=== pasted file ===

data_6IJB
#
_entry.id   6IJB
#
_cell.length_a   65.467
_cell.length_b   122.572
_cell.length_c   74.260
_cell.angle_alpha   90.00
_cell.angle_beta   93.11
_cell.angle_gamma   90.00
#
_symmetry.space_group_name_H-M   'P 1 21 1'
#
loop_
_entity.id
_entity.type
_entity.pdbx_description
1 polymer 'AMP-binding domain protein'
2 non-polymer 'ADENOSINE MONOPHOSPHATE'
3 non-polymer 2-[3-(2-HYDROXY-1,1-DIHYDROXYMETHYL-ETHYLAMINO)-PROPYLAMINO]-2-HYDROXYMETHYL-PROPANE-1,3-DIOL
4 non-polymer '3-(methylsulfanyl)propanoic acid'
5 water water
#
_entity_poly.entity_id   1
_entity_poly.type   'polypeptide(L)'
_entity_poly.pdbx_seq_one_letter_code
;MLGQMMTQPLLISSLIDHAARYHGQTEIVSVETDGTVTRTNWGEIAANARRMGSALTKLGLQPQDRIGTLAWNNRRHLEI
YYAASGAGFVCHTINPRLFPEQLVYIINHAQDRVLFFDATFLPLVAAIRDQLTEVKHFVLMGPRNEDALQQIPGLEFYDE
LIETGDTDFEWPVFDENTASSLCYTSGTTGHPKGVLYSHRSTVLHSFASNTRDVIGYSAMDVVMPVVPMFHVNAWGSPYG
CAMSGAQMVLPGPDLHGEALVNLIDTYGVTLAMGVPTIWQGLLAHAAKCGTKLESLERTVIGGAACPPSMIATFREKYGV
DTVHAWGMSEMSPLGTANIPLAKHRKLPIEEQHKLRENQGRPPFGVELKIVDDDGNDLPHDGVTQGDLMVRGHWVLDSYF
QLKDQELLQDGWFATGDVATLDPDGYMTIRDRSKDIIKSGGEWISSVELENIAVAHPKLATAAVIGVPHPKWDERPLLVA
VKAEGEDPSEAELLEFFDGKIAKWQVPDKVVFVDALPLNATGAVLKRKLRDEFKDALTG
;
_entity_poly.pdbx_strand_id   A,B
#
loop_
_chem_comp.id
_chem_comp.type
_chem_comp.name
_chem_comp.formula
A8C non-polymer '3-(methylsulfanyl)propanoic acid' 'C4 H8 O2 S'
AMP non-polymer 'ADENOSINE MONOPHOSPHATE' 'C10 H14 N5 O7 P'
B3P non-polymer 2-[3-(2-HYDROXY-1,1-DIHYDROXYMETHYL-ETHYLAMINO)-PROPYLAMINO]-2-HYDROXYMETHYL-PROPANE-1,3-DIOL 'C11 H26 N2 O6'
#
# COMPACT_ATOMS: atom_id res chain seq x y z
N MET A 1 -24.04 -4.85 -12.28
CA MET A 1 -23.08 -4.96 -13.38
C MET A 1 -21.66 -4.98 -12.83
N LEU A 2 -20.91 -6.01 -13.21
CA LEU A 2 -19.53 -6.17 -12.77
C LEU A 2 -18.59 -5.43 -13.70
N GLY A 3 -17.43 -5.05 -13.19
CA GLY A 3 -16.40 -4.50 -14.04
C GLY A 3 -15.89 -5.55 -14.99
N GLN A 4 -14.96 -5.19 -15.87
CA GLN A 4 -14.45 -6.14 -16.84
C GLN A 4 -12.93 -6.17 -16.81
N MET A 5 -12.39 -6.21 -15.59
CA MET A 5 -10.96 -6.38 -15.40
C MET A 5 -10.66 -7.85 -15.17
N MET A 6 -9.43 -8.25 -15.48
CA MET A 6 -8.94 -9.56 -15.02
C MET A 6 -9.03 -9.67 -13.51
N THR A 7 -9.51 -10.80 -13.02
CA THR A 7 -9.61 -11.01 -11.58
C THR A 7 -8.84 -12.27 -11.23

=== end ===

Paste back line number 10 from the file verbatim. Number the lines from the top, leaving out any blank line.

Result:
_cell.angle_gamma   90.00